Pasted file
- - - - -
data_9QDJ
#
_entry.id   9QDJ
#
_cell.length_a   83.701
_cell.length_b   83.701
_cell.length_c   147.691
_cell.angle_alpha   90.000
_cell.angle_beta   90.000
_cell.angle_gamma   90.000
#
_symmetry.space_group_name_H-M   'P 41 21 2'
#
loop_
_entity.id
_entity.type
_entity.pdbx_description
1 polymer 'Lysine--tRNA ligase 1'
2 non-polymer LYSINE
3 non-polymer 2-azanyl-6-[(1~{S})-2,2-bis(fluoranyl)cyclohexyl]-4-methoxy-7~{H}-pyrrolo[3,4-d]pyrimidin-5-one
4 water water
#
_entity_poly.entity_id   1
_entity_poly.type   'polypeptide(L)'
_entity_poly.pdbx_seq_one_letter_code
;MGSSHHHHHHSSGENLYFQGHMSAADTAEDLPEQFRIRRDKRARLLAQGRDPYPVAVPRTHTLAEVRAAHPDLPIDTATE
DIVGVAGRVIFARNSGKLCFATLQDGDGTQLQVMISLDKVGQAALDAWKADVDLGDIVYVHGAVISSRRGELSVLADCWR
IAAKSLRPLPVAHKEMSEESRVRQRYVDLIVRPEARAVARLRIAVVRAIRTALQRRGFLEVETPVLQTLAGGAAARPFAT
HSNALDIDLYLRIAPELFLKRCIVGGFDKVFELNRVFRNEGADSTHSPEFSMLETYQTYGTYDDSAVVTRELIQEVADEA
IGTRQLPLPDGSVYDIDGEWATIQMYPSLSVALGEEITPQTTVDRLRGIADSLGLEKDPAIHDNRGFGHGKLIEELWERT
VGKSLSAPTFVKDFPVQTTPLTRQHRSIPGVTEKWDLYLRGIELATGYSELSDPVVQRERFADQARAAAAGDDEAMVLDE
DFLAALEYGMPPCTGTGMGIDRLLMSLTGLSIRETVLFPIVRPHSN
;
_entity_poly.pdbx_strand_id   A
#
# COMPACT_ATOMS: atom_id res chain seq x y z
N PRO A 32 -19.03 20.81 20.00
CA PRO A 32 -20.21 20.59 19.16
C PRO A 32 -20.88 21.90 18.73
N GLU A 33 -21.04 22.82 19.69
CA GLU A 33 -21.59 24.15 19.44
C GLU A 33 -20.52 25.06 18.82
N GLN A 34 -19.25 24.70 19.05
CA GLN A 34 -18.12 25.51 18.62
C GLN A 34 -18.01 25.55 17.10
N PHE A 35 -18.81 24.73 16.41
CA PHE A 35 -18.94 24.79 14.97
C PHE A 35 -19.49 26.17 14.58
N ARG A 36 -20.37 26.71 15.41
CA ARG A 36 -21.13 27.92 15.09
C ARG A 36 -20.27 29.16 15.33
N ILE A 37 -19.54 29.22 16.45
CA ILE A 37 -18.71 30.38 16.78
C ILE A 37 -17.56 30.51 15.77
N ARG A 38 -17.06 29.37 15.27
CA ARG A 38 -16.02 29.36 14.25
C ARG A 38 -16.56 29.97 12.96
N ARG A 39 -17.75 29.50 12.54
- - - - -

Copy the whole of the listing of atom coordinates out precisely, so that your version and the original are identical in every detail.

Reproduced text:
data_9QDJ
#
_entry.id   9QDJ
#
_cell.length_a   83.701
_cell.length_b   83.701
_cell.length_c   147.691
_cell.angle_alpha   90.000
_cell.angle_beta   90.000
_cell.angle_gamma   90.000
#
_symmetry.space_group_name_H-M   'P 41 21 2'
#
loop_
_entity.id
_entity.type
_entity.pdbx_description
1 polymer 'Lysine--tRNA ligase 1'
2 non-polymer LYSINE
3 non-polymer 2-azanyl-6-[(1~{S})-2,2-bis(fluoranyl)cyclohexyl]-4-methoxy-7~{H}-pyrrolo[3,4-d]pyrimidin-5-one
4 water water
#
_entity_poly.entity_id   1
_entity_poly.type   'polypeptide(L)'
_entity_poly.pdbx_seq_one_letter_code
;MGSSHHHHHHSSGENLYFQGHMSAADTAEDLPEQFRIRRDKRARLLAQGRDPYPVAVPRTHTLAEVRAAHPDLPIDTATE
DIVGVAGRVIFARNSGKLCFATLQDGDGTQLQVMISLDKVGQAALDAWKADVDLGDIVYVHGAVISSRRGELSVLADCWR
IAAKSLRPLPVAHKEMSEESRVRQRYVDLIVRPEARAVARLRIAVVRAIRTALQRRGFLEVETPVLQTLAGGAAARPFAT
HSNALDIDLYLRIAPELFLKRCIVGGFDKVFELNRVFRNEGADSTHSPEFSMLETYQTYGTYDDSAVVTRELIQEVADEA
IGTRQLPLPDGSVYDIDGEWATIQMYPSLSVALGEEITPQTTVDRLRGIADSLGLEKDPAIHDNRGFGHGKLIEELWERT
VGKSLSAPTFVKDFPVQTTPLTRQHRSIPGVTEKWDLYLRGIELATGYSELSDPVVQRERFADQARAAAAGDDEAMVLDE
DFLAALEYGMPPCTGTGMGIDRLLMSLTGLSIRETVLFPIVRPHSN
;
_entity_poly.pdbx_strand_id   A
#
# COMPACT_ATOMS: atom_id res chain seq x y z
N PRO A 32 -19.03 20.81 20.00
CA PRO A 32 -20.21 20.59 19.16
C PRO A 32 -20.88 21.90 18.73
N GLU A 33 -21.04 22.82 19.69
CA GLU A 33 -21.59 24.15 19.44
C GLU A 33 -20.52 25.06 18.82
N GLN A 34 -19.25 24.70 19.05
CA GLN A 34 -18.12 25.51 18.62
C GLN A 34 -18.01 25.55 17.10
N PHE A 35 -18.81 24.73 16.41
CA PHE A 35 -18.94 24.79 14.97
C PHE A 35 -19.49 26.17 14.58
N ARG A 36 -20.37 26.71 15.41
CA ARG A 36 -21.13 27.92 15.09
C ARG A 36 -20.27 29.16 15.33
N ILE A 37 -19.54 29.22 16.45
CA ILE A 37 -18.71 30.38 16.78
C ILE A 37 -17.56 30.51 15.77
N ARG A 38 -17.06 29.37 15.27
CA ARG A 38 -16.02 29.36 14.25
C ARG A 38 -16.56 29.97 12.96
N ARG A 39 -17.75 29.50 12.54